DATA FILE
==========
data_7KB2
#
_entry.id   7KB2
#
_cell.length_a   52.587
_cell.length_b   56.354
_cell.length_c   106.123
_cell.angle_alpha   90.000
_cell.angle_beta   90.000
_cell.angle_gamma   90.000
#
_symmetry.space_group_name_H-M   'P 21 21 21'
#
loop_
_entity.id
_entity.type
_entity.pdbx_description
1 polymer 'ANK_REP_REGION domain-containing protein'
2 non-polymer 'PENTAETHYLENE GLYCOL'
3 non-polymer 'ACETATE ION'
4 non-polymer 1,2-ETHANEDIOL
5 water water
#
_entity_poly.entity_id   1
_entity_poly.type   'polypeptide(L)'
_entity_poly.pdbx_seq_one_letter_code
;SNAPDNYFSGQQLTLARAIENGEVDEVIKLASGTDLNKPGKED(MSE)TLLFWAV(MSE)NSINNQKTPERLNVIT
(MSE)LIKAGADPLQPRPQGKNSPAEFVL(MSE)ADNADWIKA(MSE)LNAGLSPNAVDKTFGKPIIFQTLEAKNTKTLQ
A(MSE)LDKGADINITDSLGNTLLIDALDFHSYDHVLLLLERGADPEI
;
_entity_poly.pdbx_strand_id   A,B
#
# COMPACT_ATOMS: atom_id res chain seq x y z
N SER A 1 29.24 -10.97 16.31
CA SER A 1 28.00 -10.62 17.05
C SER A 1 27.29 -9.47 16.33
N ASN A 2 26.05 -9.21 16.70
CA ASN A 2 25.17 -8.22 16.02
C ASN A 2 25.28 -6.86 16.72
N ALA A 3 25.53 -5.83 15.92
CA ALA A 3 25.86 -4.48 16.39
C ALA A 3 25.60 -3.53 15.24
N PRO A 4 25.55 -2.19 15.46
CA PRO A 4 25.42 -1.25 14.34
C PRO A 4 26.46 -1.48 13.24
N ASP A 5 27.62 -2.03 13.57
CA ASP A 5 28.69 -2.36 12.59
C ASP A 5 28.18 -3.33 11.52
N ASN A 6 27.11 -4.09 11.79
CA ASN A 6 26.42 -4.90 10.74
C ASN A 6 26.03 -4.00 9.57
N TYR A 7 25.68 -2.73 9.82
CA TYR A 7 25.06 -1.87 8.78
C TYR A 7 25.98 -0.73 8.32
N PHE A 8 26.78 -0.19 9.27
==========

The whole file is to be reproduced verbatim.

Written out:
data_7KB2
#
_entry.id   7KB2
#
_cell.length_a   52.587
_cell.length_b   56.354
_cell.length_c   106.123
_cell.angle_alpha   90.000
_cell.angle_beta   90.000
_cell.angle_gamma   90.000
#
_symmetry.space_group_name_H-M   'P 21 21 21'
#
loop_
_entity.id
_entity.type
_entity.pdbx_description
1 polymer 'ANK_REP_REGION domain-containing protein'
2 non-polymer 'PENTAETHYLENE GLYCOL'
3 non-polymer 'ACETATE ION'
4 non-polymer 1,2-ETHANEDIOL
5 water water
#
_entity_poly.entity_id   1
_entity_poly.type   'polypeptide(L)'
_entity_poly.pdbx_seq_one_letter_code
;SNAPDNYFSGQQLTLARAIENGEVDEVIKLASGTDLNKPGKED(MSE)TLLFWAV(MSE)NSINNQKTPERLNVIT
(MSE)LIKAGADPLQPRPQGKNSPAEFVL(MSE)ADNADWIKA(MSE)LNAGLSPNAVDKTFGKPIIFQTLEAKNTKTLQ
A(MSE)LDKGADINITDSLGNTLLIDALDFHSYDHVLLLLERGADPEI
;
_entity_poly.pdbx_strand_id   A,B
#
# COMPACT_ATOMS: atom_id res chain seq x y z
N SER A 1 29.24 -10.97 16.31
CA SER A 1 28.00 -10.62 17.05
C SER A 1 27.29 -9.47 16.33
N ASN A 2 26.05 -9.21 16.70
CA ASN A 2 25.17 -8.22 16.02
C ASN A 2 25.28 -6.86 16.72
N ALA A 3 25.53 -5.83 15.92
CA ALA A 3 25.86 -4.48 16.39
C ALA A 3 25.60 -3.53 15.24
N PRO A 4 25.55 -2.19 15.46
CA PRO A 4 25.42 -1.25 14.34
C PRO A 4 26.46 -1.48 13.24
N ASP A 5 27.62 -2.03 13.57
CA ASP A 5 28.69 -2.36 12.59
C ASP A 5 28.18 -3.33 11.52
N ASN A 6 27.11 -4.09 11.79
CA ASN A 6 26.42 -4.90 10.74
C ASN A 6 26.03 -4.00 9.57
N TYR A 7 25.68 -2.73 9.82
CA TYR A 7 25.06 -1.87 8.78
C TYR A 7 25.98 -0.73 8.32
N PHE A 8 26.78 -0.19 9.27